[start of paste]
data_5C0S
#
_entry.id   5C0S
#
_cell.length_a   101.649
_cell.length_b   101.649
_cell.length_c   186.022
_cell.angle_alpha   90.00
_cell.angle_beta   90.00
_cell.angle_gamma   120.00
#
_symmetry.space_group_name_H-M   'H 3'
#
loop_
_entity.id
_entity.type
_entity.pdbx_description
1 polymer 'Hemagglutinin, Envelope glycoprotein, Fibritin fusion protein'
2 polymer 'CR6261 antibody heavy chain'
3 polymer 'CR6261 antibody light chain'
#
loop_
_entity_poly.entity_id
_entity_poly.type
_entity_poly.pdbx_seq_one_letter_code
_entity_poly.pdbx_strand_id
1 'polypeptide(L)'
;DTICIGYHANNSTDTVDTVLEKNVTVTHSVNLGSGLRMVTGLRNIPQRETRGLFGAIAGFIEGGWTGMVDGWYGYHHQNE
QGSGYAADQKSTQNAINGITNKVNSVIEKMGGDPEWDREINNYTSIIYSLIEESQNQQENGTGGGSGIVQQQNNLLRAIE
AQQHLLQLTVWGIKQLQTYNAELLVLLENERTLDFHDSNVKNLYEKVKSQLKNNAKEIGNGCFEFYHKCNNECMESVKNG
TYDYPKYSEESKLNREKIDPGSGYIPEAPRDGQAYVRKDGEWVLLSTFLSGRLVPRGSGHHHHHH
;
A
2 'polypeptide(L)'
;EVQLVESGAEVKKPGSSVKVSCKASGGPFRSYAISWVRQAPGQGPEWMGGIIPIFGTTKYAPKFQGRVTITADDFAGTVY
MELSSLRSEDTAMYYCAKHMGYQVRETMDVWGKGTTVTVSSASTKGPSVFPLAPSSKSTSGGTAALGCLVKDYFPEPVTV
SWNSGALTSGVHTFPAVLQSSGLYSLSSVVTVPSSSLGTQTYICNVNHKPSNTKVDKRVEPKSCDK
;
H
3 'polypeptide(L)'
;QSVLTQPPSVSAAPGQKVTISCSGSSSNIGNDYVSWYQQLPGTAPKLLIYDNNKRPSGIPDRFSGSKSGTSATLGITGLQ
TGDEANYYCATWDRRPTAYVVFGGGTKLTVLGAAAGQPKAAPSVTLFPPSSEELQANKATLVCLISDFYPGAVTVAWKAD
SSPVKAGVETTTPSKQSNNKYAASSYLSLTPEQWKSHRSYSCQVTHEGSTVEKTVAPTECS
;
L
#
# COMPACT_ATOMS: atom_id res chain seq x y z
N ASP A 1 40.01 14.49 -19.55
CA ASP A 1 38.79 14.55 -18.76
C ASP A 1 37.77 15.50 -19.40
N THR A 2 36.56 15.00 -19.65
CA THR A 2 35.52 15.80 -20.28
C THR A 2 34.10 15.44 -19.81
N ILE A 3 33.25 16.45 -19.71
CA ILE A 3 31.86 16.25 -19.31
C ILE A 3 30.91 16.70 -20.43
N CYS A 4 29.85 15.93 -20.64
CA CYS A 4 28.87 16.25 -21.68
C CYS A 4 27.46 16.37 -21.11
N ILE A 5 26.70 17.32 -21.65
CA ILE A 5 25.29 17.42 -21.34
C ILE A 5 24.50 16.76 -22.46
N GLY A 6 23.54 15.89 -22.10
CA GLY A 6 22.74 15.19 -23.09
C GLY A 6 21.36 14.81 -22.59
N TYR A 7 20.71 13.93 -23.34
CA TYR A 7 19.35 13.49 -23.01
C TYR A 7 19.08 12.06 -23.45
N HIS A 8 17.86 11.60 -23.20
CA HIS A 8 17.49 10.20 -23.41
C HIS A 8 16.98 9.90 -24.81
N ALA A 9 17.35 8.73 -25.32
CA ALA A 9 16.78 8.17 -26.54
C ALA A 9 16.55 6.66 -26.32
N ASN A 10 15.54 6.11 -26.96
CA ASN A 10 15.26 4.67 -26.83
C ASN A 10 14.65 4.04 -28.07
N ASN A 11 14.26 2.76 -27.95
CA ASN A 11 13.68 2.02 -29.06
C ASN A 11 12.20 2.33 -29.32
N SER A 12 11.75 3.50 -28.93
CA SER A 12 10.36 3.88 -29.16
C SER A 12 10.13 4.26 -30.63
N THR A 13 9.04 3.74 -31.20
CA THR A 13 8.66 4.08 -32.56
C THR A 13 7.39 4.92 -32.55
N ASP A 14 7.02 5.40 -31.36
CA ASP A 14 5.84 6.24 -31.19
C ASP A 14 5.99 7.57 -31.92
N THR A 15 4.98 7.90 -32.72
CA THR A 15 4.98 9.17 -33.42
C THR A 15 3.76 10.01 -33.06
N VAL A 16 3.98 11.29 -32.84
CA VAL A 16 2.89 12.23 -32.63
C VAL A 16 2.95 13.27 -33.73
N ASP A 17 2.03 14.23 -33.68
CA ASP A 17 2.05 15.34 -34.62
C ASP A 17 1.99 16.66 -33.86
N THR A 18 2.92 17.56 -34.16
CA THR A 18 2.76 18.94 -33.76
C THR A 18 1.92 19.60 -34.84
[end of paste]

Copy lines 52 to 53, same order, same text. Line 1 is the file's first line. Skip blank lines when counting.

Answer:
CA THR A 2 35.52 15.80 -20.28
C THR A 2 34.10 15.44 -19.81